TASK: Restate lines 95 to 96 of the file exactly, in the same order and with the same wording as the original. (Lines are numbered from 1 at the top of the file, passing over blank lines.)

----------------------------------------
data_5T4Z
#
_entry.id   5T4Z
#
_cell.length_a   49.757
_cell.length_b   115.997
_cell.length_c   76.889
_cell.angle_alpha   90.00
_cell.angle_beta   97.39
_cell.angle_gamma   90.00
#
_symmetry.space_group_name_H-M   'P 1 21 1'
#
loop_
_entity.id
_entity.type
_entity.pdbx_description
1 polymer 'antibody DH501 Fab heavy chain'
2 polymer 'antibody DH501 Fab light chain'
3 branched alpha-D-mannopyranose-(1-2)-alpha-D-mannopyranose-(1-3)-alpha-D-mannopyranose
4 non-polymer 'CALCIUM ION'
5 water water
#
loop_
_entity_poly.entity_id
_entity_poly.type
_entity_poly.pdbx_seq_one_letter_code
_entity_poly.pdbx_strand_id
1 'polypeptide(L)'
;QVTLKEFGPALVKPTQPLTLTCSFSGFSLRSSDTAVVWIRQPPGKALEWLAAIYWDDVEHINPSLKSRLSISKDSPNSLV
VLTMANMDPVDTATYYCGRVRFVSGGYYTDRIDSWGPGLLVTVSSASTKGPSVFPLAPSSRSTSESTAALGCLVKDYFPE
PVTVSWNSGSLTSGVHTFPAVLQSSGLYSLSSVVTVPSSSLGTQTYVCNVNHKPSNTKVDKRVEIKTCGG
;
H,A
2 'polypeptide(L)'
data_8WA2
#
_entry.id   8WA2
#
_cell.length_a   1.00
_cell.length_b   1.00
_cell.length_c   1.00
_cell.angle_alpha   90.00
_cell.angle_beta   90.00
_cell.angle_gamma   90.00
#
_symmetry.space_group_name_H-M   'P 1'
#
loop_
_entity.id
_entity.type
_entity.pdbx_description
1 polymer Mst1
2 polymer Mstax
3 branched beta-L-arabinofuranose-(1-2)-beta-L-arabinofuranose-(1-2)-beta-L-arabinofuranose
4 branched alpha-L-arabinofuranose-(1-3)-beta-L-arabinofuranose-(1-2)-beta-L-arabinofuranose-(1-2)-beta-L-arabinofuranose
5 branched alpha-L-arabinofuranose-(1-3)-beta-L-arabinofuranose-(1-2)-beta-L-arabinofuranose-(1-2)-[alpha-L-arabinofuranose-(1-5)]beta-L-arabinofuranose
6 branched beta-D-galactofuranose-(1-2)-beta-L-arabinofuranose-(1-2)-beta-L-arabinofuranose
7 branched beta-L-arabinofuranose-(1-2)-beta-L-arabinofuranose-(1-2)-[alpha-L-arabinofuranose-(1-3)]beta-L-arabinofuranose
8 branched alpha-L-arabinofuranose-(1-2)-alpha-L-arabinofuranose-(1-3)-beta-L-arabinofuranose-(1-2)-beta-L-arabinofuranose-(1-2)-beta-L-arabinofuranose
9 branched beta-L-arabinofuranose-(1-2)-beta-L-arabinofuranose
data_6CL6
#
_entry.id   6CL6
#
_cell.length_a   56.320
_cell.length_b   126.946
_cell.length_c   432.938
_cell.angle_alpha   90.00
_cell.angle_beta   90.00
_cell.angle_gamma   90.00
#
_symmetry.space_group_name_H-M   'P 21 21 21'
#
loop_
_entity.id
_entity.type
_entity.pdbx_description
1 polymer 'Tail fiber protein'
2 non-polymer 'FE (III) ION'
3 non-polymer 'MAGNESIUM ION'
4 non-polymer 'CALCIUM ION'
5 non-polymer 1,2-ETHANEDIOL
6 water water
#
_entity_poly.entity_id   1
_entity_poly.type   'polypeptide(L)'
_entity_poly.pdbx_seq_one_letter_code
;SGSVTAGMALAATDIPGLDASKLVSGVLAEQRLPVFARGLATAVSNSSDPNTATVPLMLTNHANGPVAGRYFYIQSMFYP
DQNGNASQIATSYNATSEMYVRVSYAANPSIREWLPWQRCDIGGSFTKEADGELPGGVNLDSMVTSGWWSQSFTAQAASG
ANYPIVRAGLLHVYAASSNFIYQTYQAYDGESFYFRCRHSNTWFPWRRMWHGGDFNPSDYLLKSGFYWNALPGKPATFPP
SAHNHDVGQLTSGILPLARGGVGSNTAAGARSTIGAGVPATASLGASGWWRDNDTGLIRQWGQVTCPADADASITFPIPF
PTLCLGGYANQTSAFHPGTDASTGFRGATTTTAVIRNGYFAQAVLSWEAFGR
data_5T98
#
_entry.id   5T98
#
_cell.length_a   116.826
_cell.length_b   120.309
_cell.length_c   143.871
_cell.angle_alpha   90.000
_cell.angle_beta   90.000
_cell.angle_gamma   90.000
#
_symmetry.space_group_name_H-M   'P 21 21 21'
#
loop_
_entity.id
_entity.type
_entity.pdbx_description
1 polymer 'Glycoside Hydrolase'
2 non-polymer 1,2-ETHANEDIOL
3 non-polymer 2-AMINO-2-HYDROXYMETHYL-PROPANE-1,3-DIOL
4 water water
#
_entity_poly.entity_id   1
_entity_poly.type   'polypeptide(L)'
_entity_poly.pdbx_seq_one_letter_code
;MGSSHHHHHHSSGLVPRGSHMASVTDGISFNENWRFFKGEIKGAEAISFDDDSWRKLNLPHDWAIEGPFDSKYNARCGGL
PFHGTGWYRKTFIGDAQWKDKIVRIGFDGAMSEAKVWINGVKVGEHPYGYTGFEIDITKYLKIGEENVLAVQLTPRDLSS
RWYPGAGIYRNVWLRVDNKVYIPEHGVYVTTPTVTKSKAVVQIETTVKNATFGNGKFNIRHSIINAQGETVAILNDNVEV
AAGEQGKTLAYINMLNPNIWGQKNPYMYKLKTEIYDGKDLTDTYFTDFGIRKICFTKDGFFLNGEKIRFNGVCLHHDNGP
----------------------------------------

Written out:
#
_entry.id   5T98